The lease was expensive -- $60,000 a year -- and Heers dropped it after learning that the Mob would become his unofficial partner.
"I never could get the money (to build) it," said Heers, 76. "I had to get rich enough to do it. So I built homes instead."
Howard Hughes eventually bought the land in the mid 1960s as part of a rash of purchases along the Strip. With profits from home building and, later, constructing and owning apartment complexes, Heers in 1988 bought 17.5 acres on East Flamingo Road from the Howard Hughes estate. He bought another 10 or so acres that ended up becoming the future casino hotel site.
"I could have sold the 17.5 acres four years ago for $35 million. That's what my family wanted me to do. But when you've thought about doing something for so long you just have to end up doing it."
Heers didn't build the hotel for another 14 years because interest rates were too high. A couple years ago, rates fell to a level that made the project worthwhile, he said.
Heers used longstanding relationships with major banks that had made construction loans for his apartment complexes, securing a hotel loan for less than 5 percent interest. He also put in some of his own money and used construction services from his minority partner, Arizona-based contractor Gaylord Yost.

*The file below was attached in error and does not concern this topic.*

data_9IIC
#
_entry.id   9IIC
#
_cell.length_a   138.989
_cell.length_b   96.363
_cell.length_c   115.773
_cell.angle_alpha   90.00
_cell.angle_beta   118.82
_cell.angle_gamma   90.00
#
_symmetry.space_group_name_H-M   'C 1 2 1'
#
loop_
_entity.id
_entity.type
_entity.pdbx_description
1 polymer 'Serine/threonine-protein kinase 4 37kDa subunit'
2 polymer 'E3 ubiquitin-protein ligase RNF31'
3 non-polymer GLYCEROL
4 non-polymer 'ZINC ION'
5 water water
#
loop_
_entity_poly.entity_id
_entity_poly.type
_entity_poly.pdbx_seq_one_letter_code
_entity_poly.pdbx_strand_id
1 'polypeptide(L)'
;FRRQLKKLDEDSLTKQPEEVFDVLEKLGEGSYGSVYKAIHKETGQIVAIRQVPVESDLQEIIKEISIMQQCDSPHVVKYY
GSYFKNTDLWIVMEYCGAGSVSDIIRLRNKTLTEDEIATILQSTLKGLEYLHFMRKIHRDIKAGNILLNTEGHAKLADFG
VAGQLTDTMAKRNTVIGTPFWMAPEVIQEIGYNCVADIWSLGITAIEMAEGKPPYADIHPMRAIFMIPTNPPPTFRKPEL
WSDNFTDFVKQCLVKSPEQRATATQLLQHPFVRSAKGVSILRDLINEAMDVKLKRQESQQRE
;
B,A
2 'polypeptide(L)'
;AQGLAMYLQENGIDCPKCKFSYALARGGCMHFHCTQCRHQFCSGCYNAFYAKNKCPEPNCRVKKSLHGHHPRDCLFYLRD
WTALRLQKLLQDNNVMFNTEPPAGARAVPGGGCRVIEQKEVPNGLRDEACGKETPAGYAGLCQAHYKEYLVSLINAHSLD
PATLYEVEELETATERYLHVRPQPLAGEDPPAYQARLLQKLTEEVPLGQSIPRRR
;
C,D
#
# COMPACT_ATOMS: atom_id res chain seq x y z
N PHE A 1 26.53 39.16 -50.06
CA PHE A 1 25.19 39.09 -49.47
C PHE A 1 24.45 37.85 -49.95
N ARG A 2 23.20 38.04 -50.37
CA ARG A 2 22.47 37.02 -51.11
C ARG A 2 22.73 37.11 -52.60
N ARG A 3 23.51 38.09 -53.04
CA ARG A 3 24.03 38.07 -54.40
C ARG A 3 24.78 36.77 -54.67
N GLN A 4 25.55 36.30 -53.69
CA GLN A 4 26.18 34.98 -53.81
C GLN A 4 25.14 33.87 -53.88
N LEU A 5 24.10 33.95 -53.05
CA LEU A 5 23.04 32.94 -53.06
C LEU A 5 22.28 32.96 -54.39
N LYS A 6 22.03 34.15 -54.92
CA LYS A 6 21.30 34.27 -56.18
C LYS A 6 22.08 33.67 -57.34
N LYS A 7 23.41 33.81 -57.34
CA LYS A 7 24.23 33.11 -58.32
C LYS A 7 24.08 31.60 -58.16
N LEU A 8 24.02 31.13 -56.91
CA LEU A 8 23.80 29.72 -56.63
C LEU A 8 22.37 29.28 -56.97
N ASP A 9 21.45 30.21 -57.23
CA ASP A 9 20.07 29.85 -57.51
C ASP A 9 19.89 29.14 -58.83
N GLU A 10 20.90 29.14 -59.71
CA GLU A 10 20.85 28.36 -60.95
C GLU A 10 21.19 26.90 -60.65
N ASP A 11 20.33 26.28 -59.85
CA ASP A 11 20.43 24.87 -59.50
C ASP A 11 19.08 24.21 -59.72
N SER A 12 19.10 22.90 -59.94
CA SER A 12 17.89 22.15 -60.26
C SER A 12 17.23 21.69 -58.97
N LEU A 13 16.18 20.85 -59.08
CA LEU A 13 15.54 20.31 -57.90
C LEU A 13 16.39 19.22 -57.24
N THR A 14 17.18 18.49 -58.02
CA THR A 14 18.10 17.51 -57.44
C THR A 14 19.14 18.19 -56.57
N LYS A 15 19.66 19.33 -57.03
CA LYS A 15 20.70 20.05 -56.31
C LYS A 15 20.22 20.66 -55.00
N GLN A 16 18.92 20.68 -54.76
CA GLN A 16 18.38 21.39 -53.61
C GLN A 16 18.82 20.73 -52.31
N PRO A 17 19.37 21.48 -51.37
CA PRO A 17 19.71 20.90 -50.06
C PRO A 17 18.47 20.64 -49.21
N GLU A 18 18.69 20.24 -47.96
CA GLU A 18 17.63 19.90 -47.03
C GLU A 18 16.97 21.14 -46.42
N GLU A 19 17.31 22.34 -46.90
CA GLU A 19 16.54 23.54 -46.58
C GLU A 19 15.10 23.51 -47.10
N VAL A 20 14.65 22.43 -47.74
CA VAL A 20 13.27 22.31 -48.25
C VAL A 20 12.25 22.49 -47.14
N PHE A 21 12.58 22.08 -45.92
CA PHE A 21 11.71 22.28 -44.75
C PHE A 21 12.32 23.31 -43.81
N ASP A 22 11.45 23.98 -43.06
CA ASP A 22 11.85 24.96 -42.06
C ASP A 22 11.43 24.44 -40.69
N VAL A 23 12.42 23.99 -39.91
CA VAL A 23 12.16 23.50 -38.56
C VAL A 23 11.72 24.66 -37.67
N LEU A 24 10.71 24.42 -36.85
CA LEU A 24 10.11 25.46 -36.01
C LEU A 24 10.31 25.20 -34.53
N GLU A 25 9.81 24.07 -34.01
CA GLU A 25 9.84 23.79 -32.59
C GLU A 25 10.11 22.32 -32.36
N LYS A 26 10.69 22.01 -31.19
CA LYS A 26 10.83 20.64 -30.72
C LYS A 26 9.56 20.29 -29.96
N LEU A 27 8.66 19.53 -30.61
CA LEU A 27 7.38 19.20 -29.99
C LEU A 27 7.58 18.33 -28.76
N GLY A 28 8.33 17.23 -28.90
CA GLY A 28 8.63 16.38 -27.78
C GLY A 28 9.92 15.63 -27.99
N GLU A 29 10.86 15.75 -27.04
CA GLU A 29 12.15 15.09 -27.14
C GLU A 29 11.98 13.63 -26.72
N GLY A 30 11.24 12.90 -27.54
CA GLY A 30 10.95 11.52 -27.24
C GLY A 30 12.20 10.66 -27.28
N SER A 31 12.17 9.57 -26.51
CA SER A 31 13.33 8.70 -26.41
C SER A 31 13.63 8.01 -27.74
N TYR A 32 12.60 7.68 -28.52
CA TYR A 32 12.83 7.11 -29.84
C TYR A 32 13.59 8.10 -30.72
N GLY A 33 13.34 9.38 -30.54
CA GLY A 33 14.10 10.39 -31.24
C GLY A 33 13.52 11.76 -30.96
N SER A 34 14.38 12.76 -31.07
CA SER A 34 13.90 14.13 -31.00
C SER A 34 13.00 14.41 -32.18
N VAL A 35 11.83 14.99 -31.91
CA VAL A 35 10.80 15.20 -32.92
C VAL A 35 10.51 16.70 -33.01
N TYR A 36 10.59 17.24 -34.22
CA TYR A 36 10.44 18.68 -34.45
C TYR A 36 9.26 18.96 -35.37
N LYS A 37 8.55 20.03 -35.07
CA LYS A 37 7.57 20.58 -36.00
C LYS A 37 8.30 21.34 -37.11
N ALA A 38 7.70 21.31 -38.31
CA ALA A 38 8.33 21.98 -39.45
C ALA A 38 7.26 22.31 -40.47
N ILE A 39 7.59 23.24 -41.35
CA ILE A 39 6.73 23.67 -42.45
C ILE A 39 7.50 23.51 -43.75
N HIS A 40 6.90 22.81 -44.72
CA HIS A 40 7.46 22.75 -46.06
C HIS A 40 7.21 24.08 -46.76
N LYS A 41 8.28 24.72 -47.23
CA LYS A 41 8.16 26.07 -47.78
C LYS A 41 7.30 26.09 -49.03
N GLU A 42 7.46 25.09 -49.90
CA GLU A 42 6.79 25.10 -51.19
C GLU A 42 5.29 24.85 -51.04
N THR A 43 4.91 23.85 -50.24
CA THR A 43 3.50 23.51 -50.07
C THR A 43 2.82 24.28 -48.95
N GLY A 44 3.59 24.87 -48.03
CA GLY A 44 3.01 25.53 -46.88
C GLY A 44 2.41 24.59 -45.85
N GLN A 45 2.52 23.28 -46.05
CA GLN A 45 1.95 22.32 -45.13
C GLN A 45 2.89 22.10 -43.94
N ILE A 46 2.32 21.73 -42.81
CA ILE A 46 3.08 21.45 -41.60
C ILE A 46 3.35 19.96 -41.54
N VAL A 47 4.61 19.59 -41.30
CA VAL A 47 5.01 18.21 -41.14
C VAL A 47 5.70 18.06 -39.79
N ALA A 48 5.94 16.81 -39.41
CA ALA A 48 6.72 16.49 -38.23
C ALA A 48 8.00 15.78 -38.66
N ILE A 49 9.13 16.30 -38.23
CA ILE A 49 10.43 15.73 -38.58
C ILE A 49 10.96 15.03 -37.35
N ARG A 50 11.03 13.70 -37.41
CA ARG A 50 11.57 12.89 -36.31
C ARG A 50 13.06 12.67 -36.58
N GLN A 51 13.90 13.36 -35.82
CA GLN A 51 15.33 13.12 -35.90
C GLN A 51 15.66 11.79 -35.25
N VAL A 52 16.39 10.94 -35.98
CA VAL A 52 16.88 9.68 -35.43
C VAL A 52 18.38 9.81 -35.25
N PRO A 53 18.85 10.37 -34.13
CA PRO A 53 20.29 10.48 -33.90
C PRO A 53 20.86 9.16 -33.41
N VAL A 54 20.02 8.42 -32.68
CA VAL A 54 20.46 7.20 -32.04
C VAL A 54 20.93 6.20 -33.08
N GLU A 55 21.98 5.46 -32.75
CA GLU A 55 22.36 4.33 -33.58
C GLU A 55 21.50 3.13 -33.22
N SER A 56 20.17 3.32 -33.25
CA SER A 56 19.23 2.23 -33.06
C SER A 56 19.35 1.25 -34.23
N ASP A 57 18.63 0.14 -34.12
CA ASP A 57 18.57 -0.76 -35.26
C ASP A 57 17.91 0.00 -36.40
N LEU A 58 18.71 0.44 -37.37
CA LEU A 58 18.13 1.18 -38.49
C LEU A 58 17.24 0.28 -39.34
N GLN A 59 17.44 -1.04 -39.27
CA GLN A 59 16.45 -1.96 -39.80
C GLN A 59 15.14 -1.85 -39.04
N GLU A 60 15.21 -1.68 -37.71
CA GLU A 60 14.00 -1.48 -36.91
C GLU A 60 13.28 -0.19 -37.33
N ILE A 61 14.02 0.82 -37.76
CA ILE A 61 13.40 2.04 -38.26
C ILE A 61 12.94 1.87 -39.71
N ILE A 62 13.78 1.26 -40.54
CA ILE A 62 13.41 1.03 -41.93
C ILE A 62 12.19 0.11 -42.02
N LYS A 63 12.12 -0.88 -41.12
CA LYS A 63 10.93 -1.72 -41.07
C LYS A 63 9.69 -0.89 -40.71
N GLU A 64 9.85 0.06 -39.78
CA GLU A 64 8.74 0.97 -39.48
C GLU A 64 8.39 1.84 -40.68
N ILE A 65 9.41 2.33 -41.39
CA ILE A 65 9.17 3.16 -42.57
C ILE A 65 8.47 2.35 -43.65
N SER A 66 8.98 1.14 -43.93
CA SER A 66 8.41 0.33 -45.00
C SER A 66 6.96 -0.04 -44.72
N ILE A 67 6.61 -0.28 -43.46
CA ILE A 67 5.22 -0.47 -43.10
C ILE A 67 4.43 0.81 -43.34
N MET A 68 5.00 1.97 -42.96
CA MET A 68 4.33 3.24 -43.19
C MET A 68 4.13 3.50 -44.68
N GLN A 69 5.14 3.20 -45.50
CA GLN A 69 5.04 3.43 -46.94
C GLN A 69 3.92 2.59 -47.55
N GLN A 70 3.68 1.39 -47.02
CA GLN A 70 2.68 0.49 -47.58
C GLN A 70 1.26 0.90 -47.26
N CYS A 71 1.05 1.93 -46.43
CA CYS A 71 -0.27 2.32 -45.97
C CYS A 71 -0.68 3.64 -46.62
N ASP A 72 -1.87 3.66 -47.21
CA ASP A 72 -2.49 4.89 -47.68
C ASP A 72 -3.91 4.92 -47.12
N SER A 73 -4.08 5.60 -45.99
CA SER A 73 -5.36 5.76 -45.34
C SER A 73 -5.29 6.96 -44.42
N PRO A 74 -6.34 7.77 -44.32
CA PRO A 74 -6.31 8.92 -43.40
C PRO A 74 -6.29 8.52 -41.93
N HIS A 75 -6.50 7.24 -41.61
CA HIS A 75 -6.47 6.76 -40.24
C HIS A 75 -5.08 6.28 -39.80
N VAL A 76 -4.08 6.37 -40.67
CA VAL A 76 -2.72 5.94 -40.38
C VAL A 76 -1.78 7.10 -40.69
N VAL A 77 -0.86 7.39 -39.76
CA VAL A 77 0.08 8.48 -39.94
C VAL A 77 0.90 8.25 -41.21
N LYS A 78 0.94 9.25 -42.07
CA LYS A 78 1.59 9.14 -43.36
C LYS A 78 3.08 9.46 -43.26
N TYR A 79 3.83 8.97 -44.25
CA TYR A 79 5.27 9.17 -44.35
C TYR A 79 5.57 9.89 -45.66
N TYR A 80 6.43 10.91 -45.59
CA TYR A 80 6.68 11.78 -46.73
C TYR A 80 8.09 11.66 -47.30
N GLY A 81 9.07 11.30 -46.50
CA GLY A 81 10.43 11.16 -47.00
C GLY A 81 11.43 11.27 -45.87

The casino, part of the initial plan, would soon follow.
The Tuscany's light Italian touch is a far cry from Heers' original idea to develop a Caribbean-theme resort. For more than a decade, a life-size ship on the land announced Heers plans for a tropical property that never materialized.
Demand for heavy themes is shifting, Fraser said.
"You can't afford to be too themed anymore. You have greater flexibility with the Tuscan look versus a pure Caribbean theme."
Added Heers: "It's not gaudy and it's not glitzy. It's comfortable."
The casino will also be ultra-modern, outfitted exclusively with "cashless" slot machines favored by many local gamblers. Such machines accept and dispense paper tickets instead of spitting out coins.